Whether you are entitled to be paid for overtime, and at what rate, is something that is agreed between you and your employer. If there is an agreement, it becomes an express term in the contract of employment. The written statement of particulars, which you should get on or before your first day at work, should tell you how your pay will be calculated.
A collective agreement between the union and employer may specify the overtime payable.
It is usual for workers on an hourly rate to be paid for overtime worked. Where payment is made for overtime, the hours worked should be recorded by the employer and payment due should be calculated in accordance with the contract of employment at the agreed rate, i.e. plain time or premium rate. Payment is usually made a week or month in arrears.
Many workers, particularly during an economic downturn when jobs are scarcer, feel under pressure to work extra hours for free. The TUC calculates that in excess of five million people regularly work overtime unpaid, and that the average person gives two working months of free labour to their employer every year.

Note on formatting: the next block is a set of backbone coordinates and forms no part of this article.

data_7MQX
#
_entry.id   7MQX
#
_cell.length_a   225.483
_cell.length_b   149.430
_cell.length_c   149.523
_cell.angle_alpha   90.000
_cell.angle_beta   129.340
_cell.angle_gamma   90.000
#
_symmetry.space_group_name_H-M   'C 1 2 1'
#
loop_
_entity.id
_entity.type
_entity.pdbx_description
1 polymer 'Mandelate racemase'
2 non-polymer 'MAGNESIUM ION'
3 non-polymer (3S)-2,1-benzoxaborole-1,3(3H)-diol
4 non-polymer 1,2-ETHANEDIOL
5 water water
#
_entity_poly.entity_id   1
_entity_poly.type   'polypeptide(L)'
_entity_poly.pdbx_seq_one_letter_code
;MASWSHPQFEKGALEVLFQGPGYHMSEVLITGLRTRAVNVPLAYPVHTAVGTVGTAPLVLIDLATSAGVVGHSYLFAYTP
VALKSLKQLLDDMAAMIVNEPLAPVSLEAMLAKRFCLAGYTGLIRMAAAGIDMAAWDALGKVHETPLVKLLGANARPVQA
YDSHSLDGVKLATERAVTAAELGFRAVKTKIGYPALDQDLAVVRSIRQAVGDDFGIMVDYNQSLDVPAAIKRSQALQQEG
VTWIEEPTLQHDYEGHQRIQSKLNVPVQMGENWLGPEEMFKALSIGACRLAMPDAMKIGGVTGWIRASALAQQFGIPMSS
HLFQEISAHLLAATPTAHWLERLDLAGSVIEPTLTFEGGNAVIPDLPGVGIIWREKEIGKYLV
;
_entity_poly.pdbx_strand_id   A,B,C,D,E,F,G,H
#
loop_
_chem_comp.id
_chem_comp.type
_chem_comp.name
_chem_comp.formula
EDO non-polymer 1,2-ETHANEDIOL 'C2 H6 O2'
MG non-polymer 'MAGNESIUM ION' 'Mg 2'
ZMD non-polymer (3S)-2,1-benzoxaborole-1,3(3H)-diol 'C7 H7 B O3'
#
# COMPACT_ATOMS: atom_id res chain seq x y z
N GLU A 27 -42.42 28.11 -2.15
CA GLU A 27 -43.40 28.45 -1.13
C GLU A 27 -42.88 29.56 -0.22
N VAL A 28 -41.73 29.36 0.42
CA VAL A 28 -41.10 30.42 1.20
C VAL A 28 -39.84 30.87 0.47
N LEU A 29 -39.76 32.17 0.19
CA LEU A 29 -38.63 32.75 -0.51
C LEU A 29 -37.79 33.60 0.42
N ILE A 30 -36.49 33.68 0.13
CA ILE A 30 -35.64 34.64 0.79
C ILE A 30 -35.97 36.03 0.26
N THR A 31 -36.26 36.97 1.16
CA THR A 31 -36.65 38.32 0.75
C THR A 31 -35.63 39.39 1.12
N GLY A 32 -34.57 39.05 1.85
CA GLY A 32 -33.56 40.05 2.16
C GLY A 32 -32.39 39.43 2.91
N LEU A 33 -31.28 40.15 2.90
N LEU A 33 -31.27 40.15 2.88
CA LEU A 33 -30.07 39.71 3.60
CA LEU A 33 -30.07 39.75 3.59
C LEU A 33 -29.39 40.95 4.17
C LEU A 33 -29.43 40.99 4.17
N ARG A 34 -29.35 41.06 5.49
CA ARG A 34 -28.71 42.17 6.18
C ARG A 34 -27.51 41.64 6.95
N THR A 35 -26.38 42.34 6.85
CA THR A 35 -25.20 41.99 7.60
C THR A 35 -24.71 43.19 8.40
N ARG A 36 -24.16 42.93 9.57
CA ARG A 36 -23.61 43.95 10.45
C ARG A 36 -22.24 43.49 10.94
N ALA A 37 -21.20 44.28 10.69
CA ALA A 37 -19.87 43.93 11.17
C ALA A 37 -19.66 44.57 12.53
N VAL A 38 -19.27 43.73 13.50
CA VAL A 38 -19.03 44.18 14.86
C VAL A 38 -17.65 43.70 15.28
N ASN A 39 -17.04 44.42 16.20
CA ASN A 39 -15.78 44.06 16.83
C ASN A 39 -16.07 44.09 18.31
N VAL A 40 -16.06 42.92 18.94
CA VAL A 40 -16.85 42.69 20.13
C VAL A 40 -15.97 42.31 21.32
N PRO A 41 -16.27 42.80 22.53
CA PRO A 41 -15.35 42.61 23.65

You can work out the value of your unpaid overtime using the WorkSMART overtime calculator. Every year, unions mark Work your proper hours day, which is the day when the average person who does unpaid overtime finishes the unpaid days they do every year, and starts earning for themselves. We think that's a day worth celebrating.
Many unions campaign over unpaid hours. If you are not already a union member and there is too much unpaid overtime where you work, use the workSMART union finder tool to find the right union for you, so you can join with colleagues to raise awareness and try to tackle the issue collectively.